I respectfully submit that this book won’t get us where we need to go so that we can help the students get where they need to go.”


I asked district staff to hand out, while I was reading this statement, a CD I had made for committee members. The CD contained the long list of research I had compiled, most of the reports on that list, and the following list of quotations from David Sousa’s “How the Brain Learns Mathematics.” I could easily fill a manuscript with quotations from the book. I'm including the list here, along with my overall objections. It's hard to believe that educators would support and have faith in a book such as this.

A Few Quotations from David Sousa’s “How the Brain Learns Mathematics”

Page 4. “(The chapter) discusses why the brain views learning to multiply as an unnatural act, and it suggests some other ways to look at teaching multiplication that may be easier.”
Premise of statement not sufficiently proved.

Page 20. “Because of language differences, Asian children learn to count earlier and higher than their Western peers…How do we know the difference is due to language? Because children in the two countries show no age difference in their ability to count from 1 to 12.”
Not a logical argument. Not sufficiently proved.

Page 26. “They further propose that number sense is the missing component in the learning of early arithmetic facts, and explain the reason that rote drill and practice do not lead to significant improvement in mathematics ability.”
Premise of statement not sufficiently proved.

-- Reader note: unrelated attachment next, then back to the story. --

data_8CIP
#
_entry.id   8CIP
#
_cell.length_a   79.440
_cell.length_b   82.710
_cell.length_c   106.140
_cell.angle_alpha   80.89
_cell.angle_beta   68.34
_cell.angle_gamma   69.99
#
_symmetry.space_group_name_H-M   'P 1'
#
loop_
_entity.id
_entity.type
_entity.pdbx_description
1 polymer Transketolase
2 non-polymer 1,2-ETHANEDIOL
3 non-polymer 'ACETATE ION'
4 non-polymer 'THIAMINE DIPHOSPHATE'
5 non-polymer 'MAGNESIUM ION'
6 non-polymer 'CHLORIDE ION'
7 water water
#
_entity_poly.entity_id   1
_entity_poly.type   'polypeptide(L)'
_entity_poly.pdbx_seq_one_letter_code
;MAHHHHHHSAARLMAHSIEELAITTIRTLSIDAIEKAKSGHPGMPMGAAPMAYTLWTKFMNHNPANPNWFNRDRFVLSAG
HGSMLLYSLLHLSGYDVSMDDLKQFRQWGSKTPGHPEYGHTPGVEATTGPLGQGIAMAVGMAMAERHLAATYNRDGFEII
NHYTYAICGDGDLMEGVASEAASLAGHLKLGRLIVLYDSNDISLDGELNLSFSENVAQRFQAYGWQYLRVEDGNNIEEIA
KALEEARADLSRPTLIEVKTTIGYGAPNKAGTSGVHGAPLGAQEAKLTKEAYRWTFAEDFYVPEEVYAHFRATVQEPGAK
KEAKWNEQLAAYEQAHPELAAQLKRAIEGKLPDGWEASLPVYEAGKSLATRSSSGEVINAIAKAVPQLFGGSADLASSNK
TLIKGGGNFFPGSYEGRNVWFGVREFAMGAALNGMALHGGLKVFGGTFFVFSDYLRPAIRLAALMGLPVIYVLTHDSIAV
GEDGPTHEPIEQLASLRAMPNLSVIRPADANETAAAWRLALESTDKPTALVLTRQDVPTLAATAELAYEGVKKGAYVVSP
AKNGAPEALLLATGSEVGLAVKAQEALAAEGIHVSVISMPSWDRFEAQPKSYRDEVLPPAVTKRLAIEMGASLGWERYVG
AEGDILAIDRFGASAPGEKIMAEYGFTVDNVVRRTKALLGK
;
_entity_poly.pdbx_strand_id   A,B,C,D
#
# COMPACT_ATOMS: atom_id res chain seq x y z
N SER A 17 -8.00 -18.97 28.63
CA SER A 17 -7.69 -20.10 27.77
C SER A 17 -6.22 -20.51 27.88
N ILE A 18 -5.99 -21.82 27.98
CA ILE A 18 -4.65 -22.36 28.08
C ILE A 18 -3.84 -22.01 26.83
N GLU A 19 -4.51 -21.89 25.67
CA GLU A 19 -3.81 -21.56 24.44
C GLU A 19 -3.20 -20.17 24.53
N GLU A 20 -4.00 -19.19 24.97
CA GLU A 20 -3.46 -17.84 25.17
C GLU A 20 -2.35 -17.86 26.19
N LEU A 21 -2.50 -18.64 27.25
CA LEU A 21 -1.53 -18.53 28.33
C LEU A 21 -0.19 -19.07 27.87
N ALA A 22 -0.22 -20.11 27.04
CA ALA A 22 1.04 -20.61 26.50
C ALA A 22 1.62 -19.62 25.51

Page 33. “Why is learning multiplication so difficult, even for adults?”
Premise of statement not sufficiently proved.

Page 44. “If memorizing arithmetic tables is so difficult…”
Premise of statement not sufficiently proved.

Page 46. “Do the multiplication tables help or hinder? They can do both. … The idea here is to use the student’s innate sense of patterning to build a multiplication network without memorizing the tables themselves.”
Premise of statement not sufficiently proved.

Page 51: “You may recall from Chapter 1, however, that working memory’s capacity for digits can vary from one culture to another, depending on that culture’s linguistic and grammatic system for building number words.”
Premise of statement was never sufficiently proved.

Page 54: Sousa provides an example of a pizza cut into pieces in order to dismiss rote learning, but in reality, rote learning does not exclude visuals and explanations. Sousa misstates the "rote learning" process completely in order to come to his preferred conclusion.

Page 54: “Too often, students use rote rehearsal to memorize important mathematical terms and facts in a lesson, but are unable to use the information to solve problems. They will probably do fine on a true-false or fill-in-the-blank test. But they will find difficulty answering higher-order questions that require them to apply their knowledge to new situations especially those that have more than one standard.”
Premise of statement not sufficiently proved. Huge leap in logic.

Page 55: Sousa says the working memory asks two questions to determine whether a memory is saved or not saved. 1. Does this make sense? 2. Does it have meaning? He says: “Of the two criteria, meaning has the greater impact on the probability that information will be stored.” He goes on to blame lack of meaning for a failure to store mathematical concepts. For support, Sousa references himself.